I have witnessed how this can affect students and have seen that they can be self-involved and selfish. Children of permissive parents, in my experience, have a harder time with sympathy and empathy. They often lack self-discipline and motivation. And worst of all, because their parents told them through lack of boundaries that they are not important, they have a deficiency of self-worth. All of this adds up to students who are set up for failure in the real world.
Here are some things you can do to guard against being a permissive parent.
Set clear boundaries and consequences.
Your children crave restrictions. They need you to tell them you love them by setting up boundaries that protect them. When all they hear is “Yes” or “I don’t care” the child will begin to feel that their parents really don’t care. Parents must realize that saying I love you means sometimes saying no.
Parents need to be clear about the consequences of breaking these rules and boundaries. And when an offense does happen, parents must follow through with consequences. To not do so communicates that you don’t care. There are times that grace can happen and tells your children that you love them, but more often than not, children need to understand that negative things happen when rules are broken.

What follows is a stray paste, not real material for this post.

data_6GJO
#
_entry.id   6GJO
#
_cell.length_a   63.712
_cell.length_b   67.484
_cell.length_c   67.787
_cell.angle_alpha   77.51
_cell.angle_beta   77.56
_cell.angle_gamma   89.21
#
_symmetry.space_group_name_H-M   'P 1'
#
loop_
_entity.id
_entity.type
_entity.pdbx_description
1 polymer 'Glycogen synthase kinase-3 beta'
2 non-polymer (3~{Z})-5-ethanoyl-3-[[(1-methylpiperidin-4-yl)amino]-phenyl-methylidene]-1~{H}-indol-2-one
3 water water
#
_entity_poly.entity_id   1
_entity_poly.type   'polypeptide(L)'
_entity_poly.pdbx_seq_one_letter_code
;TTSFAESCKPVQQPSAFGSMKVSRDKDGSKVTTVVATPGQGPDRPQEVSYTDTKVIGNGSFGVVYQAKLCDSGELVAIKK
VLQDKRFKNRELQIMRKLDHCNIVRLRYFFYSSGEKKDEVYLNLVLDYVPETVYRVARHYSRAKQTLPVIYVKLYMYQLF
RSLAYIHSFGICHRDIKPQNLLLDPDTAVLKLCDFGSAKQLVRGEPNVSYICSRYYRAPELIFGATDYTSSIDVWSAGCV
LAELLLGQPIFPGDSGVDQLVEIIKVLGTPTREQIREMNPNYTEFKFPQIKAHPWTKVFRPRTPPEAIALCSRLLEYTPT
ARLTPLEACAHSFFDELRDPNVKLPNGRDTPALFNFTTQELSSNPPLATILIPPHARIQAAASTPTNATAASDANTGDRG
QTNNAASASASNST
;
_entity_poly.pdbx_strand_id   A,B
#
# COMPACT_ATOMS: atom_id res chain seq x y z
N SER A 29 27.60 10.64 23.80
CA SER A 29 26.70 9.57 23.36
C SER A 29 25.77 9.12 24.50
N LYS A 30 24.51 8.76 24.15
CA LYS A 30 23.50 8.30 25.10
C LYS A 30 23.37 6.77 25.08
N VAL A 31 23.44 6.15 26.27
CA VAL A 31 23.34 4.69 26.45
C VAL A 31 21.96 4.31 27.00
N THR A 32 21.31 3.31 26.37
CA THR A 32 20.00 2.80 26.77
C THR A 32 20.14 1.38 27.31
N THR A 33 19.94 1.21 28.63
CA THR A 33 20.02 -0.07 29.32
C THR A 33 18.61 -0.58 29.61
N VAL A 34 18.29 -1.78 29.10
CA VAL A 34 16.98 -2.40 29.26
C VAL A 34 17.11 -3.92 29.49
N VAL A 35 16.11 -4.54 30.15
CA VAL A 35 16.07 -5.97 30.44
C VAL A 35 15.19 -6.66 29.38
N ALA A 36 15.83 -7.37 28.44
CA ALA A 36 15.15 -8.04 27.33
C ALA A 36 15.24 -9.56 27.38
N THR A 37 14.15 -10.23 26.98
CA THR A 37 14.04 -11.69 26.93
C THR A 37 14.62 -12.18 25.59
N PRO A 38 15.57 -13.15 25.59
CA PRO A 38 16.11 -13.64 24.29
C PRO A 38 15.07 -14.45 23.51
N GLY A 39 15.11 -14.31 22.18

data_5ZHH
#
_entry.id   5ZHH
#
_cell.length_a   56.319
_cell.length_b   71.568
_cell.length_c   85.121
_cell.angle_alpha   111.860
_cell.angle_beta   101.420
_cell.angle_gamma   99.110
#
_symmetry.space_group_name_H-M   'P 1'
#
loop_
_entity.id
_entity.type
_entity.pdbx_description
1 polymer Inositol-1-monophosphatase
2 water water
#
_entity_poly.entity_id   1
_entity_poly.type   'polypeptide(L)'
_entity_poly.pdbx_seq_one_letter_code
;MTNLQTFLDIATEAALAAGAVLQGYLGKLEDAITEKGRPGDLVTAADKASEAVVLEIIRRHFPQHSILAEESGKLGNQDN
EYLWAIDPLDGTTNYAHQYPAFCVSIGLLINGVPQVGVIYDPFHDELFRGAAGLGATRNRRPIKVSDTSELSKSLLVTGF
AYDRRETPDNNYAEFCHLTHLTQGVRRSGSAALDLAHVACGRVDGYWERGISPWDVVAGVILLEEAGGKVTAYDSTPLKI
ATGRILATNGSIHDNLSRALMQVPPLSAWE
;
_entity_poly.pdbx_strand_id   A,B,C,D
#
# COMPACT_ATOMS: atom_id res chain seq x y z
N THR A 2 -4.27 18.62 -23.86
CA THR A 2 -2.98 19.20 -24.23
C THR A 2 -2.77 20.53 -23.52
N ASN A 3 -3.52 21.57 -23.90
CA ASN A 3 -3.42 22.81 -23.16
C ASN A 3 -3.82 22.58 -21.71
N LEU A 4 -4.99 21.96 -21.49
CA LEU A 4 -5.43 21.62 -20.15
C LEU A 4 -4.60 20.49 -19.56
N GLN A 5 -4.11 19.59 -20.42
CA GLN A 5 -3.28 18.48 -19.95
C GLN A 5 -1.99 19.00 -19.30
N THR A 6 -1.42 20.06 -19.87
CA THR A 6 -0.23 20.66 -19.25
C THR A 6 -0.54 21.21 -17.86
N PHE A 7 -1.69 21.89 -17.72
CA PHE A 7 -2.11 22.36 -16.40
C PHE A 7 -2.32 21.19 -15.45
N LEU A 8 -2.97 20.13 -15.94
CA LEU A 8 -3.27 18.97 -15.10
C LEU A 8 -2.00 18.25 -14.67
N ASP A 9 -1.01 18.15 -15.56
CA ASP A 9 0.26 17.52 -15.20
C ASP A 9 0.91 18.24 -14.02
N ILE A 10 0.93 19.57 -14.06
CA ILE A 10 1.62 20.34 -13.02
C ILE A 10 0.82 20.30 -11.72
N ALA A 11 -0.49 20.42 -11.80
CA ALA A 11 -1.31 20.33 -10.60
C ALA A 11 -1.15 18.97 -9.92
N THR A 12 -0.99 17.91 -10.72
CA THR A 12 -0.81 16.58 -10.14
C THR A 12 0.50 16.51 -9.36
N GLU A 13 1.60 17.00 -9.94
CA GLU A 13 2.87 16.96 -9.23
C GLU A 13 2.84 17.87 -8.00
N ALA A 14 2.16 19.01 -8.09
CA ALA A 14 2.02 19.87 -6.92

You are their parent, not their friend.
Friendships will blossom from the parent/child relationship when children are older and become adults. That’s a natural transition that happens in a healthy manner throughout time. But to try and be your teenager’s best friend is inappropriate and causes confusion in the parent/child role.
Parents who act like peers look as if they are living vicariously through their teens’ lives. They will try and dress the same, talk the same, listen to the same music and make every effort to be the cool parent. This can cause roadblocks in your child’s attempts to grow up, and doing so will only lead to further confusion in a relationship that needs healthy boundaries.